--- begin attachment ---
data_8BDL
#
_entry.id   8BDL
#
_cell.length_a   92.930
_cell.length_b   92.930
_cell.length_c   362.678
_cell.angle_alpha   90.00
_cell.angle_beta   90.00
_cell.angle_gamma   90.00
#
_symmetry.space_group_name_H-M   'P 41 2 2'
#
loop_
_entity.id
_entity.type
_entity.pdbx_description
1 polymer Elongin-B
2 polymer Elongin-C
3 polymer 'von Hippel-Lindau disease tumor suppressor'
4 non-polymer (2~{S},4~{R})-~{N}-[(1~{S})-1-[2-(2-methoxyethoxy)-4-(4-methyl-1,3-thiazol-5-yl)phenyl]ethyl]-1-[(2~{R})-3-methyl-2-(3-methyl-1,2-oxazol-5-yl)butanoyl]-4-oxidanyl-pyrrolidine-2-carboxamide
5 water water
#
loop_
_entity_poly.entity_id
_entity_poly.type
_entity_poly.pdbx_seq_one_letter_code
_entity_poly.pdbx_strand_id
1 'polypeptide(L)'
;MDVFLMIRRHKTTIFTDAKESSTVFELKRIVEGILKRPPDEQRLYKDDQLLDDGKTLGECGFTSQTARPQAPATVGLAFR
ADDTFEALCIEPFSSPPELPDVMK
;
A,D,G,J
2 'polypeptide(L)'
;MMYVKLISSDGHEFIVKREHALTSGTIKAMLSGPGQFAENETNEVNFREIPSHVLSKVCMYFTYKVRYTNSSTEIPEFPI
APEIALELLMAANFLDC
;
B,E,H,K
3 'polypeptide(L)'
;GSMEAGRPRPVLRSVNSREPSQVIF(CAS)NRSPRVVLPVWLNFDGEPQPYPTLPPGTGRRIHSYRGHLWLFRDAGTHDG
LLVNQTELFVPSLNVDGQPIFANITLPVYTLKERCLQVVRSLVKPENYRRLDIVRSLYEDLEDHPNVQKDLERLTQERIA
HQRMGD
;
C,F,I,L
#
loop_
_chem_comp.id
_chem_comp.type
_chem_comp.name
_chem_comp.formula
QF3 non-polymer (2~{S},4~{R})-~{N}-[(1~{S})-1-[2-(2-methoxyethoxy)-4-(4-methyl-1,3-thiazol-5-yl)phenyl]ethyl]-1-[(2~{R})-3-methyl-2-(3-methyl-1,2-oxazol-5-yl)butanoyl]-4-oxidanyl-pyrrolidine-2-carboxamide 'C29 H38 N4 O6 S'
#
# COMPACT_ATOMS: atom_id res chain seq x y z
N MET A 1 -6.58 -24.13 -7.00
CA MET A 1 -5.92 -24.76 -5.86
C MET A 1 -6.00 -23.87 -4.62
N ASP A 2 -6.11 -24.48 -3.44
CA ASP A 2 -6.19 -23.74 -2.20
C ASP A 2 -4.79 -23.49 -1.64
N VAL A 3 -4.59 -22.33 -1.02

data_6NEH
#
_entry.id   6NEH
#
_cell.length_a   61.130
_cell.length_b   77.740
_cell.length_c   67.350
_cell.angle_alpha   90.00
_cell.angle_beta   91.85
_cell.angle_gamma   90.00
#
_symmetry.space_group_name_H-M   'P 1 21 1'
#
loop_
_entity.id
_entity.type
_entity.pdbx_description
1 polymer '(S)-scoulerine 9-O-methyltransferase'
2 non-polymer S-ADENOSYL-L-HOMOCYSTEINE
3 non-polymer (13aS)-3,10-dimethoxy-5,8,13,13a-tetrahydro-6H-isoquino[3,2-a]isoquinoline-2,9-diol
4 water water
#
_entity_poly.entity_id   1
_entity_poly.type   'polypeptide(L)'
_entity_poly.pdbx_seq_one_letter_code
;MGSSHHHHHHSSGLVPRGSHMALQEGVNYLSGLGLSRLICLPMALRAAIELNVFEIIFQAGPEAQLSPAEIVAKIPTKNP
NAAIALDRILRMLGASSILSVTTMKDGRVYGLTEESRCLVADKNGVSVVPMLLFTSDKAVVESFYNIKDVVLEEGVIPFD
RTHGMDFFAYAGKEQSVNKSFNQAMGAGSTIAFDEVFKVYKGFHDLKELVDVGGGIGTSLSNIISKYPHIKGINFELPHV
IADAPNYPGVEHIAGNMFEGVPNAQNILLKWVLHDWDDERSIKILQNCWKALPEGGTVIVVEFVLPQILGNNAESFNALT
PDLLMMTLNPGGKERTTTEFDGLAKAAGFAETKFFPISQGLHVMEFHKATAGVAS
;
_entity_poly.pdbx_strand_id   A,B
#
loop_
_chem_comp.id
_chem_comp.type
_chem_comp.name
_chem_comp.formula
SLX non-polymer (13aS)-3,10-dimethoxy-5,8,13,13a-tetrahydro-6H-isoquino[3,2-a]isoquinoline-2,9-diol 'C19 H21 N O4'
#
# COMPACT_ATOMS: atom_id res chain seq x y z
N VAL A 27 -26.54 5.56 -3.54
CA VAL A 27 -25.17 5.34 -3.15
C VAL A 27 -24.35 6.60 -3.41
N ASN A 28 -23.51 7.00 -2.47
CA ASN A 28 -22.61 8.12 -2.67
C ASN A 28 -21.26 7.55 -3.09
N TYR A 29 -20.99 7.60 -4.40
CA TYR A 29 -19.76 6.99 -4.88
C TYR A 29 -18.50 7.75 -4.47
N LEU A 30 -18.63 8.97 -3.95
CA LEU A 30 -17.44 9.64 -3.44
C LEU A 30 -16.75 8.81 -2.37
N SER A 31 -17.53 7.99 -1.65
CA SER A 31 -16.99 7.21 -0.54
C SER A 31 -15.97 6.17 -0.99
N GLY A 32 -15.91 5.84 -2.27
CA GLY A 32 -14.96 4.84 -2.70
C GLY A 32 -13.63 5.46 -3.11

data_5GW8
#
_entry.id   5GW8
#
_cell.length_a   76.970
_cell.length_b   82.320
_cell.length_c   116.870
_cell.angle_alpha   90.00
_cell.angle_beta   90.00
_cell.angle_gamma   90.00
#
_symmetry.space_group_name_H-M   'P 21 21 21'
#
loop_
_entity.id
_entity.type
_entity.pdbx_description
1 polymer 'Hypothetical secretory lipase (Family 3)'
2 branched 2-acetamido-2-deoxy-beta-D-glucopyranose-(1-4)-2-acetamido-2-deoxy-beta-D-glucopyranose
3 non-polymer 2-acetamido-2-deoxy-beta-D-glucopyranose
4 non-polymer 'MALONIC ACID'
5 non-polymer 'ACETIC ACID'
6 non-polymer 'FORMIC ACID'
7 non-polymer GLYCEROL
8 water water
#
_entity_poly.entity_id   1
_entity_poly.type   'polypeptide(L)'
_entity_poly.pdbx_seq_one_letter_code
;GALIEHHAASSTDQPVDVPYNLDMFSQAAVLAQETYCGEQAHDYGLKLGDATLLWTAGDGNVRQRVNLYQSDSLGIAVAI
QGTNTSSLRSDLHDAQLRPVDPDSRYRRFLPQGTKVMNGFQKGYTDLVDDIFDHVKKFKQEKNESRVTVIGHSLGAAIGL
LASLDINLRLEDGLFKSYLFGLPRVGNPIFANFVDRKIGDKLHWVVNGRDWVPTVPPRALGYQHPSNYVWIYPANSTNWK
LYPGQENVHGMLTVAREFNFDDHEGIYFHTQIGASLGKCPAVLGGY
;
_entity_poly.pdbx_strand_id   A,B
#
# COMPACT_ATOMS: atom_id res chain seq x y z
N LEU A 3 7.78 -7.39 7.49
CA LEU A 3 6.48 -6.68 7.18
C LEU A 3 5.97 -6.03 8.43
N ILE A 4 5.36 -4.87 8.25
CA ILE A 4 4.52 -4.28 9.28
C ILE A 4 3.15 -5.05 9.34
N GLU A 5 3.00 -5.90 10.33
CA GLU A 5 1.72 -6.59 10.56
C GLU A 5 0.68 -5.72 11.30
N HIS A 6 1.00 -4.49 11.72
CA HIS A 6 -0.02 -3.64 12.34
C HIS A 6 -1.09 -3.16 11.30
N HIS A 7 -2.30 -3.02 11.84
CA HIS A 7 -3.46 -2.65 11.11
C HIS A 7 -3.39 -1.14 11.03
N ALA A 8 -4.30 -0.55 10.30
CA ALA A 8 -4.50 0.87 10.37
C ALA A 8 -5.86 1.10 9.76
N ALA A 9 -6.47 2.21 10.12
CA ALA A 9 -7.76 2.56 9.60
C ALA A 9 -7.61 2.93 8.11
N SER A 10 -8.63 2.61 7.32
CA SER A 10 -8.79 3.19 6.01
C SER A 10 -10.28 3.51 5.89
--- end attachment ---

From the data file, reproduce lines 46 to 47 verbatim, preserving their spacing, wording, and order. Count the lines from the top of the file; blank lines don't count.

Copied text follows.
loop_
_chem_comp.id